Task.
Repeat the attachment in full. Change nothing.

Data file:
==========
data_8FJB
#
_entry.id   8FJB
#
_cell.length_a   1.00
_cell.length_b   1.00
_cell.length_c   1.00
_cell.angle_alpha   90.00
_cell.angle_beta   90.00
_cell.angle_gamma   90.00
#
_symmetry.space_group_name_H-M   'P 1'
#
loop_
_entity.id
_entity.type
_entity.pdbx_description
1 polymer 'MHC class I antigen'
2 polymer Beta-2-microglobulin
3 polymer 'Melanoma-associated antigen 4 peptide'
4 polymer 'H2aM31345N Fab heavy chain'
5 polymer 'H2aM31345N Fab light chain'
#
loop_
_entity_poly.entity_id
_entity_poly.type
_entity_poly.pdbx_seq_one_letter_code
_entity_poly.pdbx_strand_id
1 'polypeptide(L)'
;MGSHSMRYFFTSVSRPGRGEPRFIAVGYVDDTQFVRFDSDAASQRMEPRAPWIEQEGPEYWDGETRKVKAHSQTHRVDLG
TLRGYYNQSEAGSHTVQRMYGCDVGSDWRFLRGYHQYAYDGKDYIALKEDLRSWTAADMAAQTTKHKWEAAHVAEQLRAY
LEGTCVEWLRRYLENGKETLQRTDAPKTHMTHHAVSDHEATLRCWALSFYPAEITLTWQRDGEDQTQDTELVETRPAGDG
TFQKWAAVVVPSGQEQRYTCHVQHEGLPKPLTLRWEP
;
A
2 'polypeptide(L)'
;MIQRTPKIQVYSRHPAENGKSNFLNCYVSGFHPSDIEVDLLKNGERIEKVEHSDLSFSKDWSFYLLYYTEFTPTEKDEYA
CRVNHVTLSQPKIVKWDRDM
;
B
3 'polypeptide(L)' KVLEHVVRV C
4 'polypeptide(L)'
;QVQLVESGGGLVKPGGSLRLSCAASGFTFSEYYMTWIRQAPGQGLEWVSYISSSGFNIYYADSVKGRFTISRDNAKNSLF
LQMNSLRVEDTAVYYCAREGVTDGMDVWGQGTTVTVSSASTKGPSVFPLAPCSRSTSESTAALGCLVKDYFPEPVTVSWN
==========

data_8FJB
#
_entry.id   8FJB
#
_cell.length_a   1.00
_cell.length_b   1.00
_cell.length_c   1.00
_cell.angle_alpha   90.00
_cell.angle_beta   90.00
_cell.angle_gamma   90.00
#
_symmetry.space_group_name_H-M   'P 1'
#
loop_
_entity.id
_entity.type
_entity.pdbx_description
1 polymer 'MHC class I antigen'
2 polymer Beta-2-microglobulin
3 polymer 'Melanoma-associated antigen 4 peptide'
4 polymer 'H2aM31345N Fab heavy chain'
5 polymer 'H2aM31345N Fab light chain'
#
loop_
_entity_poly.entity_id
_entity_poly.type
_entity_poly.pdbx_seq_one_letter_code
_entity_poly.pdbx_strand_id
1 'polypeptide(L)'
;MGSHSMRYFFTSVSRPGRGEPRFIAVGYVDDTQFVRFDSDAASQRMEPRAPWIEQEGPEYWDGETRKVKAHSQTHRVDLG
TLRGYYNQSEAGSHTVQRMYGCDVGSDWRFLRGYHQYAYDGKDYIALKEDLRSWTAADMAAQTTKHKWEAAHVAEQLRAY
LEGTCVEWLRRYLENGKETLQRTDAPKTHMTHHAVSDHEATLRCWALSFYPAEITLTWQRDGEDQTQDTELVETRPAGDG
TFQKWAAVVVPSGQEQRYTCHVQHEGLPKPLTLRWEP
;
A
2 'polypeptide(L)'
;MIQRTPKIQVYSRHPAENGKSNFLNCYVSGFHPSDIEVDLLKNGERIEKVEHSDLSFSKDWSFYLLYYTEFTPTEKDEYA
CRVNHVTLSQPKIVKWDRDM
;
B
3 'polypeptide(L)' KVLEHVVRV C
4 'polypeptide(L)'
;QVQLVESGGGLVKPGGSLRLSCAASGFTFSEYYMTWIRQAPGQGLEWVSYISSSGFNIYYADSVKGRFTISRDNAKNSLF
LQMNSLRVEDTAVYYCAREGVTDGMDVWGQGTTVTVSSASTKGPSVFPLAPCSRSTSESTAALGCLVKDYFPEPVTVSWN